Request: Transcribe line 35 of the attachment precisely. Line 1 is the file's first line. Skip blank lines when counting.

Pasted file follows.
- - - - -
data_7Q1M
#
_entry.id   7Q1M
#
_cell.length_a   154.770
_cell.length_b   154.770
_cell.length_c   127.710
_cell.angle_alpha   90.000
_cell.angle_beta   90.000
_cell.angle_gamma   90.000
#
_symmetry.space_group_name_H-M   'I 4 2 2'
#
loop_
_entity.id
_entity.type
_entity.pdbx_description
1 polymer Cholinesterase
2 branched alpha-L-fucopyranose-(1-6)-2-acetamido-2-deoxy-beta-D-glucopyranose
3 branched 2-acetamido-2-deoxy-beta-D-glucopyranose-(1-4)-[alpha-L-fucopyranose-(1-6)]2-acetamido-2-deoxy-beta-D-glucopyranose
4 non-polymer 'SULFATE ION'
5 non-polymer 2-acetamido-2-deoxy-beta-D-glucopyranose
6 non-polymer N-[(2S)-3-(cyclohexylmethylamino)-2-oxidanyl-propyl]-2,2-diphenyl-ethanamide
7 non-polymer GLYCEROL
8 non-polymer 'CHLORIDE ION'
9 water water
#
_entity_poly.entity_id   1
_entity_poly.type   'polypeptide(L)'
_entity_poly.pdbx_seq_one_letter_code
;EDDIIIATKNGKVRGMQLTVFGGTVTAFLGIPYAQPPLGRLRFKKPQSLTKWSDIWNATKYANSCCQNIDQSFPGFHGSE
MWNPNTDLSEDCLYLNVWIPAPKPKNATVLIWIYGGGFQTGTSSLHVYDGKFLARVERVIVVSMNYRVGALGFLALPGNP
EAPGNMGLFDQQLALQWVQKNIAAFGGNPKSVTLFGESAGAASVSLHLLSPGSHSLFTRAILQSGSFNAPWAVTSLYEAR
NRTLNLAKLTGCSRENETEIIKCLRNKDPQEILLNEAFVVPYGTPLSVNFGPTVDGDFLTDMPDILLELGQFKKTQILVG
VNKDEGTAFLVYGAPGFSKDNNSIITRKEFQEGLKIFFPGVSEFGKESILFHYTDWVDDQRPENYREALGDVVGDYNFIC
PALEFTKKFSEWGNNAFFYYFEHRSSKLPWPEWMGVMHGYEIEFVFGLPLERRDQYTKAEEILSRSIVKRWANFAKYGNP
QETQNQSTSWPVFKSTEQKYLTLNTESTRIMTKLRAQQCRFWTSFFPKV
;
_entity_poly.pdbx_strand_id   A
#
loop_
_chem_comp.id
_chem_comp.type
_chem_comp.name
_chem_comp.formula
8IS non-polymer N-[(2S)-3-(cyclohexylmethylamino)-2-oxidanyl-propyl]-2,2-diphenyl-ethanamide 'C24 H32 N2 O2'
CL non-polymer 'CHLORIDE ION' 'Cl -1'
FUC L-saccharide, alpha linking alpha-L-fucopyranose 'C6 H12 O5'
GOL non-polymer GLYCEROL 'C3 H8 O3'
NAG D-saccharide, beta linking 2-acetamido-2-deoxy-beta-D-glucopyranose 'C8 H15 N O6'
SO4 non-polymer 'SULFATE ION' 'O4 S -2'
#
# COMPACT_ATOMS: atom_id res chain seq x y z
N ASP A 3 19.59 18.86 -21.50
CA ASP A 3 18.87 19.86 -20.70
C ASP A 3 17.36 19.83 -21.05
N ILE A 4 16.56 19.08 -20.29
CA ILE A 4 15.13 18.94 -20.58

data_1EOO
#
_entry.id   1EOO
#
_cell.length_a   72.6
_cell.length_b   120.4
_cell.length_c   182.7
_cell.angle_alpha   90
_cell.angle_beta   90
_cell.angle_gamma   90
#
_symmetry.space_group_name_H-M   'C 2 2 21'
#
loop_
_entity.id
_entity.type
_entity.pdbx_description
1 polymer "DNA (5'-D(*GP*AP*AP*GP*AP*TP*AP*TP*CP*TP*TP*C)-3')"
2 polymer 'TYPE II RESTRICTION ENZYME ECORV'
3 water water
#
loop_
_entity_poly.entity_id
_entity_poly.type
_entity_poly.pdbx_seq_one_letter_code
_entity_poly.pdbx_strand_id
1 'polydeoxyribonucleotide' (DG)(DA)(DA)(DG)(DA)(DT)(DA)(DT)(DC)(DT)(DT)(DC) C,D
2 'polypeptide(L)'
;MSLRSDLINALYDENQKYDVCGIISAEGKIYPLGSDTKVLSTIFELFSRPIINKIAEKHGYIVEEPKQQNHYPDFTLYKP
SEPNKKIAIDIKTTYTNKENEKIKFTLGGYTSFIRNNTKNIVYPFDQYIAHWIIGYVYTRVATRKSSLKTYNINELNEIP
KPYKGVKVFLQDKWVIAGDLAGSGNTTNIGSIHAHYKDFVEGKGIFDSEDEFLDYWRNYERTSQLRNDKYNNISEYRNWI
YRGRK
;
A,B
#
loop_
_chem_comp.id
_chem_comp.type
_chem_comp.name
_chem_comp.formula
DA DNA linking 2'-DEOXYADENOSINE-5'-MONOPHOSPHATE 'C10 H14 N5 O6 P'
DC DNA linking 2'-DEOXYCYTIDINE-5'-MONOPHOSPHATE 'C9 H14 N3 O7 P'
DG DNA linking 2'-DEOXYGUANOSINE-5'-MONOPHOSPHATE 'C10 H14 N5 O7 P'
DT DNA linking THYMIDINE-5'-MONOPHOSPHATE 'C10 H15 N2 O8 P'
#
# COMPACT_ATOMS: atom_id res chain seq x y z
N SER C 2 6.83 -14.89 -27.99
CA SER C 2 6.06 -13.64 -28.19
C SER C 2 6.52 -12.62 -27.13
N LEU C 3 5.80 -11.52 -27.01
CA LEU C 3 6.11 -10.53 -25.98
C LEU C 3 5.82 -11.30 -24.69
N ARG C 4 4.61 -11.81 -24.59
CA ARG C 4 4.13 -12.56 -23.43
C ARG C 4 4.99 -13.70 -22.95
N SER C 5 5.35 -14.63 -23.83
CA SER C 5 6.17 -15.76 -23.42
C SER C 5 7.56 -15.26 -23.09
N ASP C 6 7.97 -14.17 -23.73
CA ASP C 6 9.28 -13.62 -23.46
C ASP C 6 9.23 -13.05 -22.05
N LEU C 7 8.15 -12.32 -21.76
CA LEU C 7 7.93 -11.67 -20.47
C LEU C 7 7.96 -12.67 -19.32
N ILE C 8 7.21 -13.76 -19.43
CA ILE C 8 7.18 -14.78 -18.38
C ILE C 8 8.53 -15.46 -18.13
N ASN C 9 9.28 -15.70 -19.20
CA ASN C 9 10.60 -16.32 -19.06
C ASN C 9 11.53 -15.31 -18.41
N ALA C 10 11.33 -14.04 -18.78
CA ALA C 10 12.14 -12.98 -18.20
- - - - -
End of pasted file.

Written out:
VNKDEGTAFLVYGAPGFSKDNNSIITRKEFQEGLKIFFPGVSEFGKESILFHYTDWVDDQRPENYREALGDVVGDYNFIC